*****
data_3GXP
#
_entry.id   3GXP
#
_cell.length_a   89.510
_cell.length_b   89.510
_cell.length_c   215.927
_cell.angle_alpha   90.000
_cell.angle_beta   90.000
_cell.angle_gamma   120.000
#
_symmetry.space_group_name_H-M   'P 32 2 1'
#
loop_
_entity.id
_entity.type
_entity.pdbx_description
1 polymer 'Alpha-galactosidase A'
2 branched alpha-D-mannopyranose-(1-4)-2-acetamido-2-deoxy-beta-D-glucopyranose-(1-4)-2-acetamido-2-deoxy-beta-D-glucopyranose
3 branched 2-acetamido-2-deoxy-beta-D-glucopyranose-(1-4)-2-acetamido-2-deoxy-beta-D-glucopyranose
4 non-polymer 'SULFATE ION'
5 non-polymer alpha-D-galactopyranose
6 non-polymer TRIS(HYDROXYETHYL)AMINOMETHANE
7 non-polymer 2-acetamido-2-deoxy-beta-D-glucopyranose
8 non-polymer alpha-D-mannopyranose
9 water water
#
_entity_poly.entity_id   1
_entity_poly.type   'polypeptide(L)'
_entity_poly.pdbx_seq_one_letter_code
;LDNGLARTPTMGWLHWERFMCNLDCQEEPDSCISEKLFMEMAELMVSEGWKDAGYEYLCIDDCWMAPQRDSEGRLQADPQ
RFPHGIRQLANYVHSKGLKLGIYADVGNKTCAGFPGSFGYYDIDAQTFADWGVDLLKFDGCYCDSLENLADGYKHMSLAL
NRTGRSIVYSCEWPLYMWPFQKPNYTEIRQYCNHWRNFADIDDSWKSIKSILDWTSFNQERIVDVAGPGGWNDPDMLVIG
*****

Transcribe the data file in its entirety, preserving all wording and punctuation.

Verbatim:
data_3GXP
#
_entry.id   3GXP
#
_cell.length_a   89.510
_cell.length_b   89.510
_cell.length_c   215.927
_cell.angle_alpha   90.000
_cell.angle_beta   90.000
_cell.angle_gamma   120.000
#
_symmetry.space_group_name_H-M   'P 32 2 1'
#
loop_
_entity.id
_entity.type
_entity.pdbx_description
1 polymer 'Alpha-galactosidase A'
2 branched alpha-D-mannopyranose-(1-4)-2-acetamido-2-deoxy-beta-D-glucopyranose-(1-4)-2-acetamido-2-deoxy-beta-D-glucopyranose
3 branched 2-acetamido-2-deoxy-beta-D-glucopyranose-(1-4)-2-acetamido-2-deoxy-beta-D-glucopyranose
4 non-polymer 'SULFATE ION'
5 non-polymer alpha-D-galactopyranose
6 non-polymer TRIS(HYDROXYETHYL)AMINOMETHANE
7 non-polymer 2-acetamido-2-deoxy-beta-D-glucopyranose
8 non-polymer alpha-D-mannopyranose
9 water water
#
_entity_poly.entity_id   1
_entity_poly.type   'polypeptide(L)'
_entity_poly.pdbx_seq_one_letter_code
;LDNGLARTPTMGWLHWERFMCNLDCQEEPDSCISEKLFMEMAELMVSEGWKDAGYEYLCIDDCWMAPQRDSEGRLQADPQ
RFPHGIRQLANYVHSKGLKLGIYADVGNKTCAGFPGSFGYYDIDAQTFADWGVDLLKFDGCYCDSLENLADGYKHMSLAL
NRTGRSIVYSCEWPLYMWPFQKPNYTEIRQYCNHWRNFADIDDSWKSIKSILDWTSFNQERIVDVAGPGGWNDPDMLVIG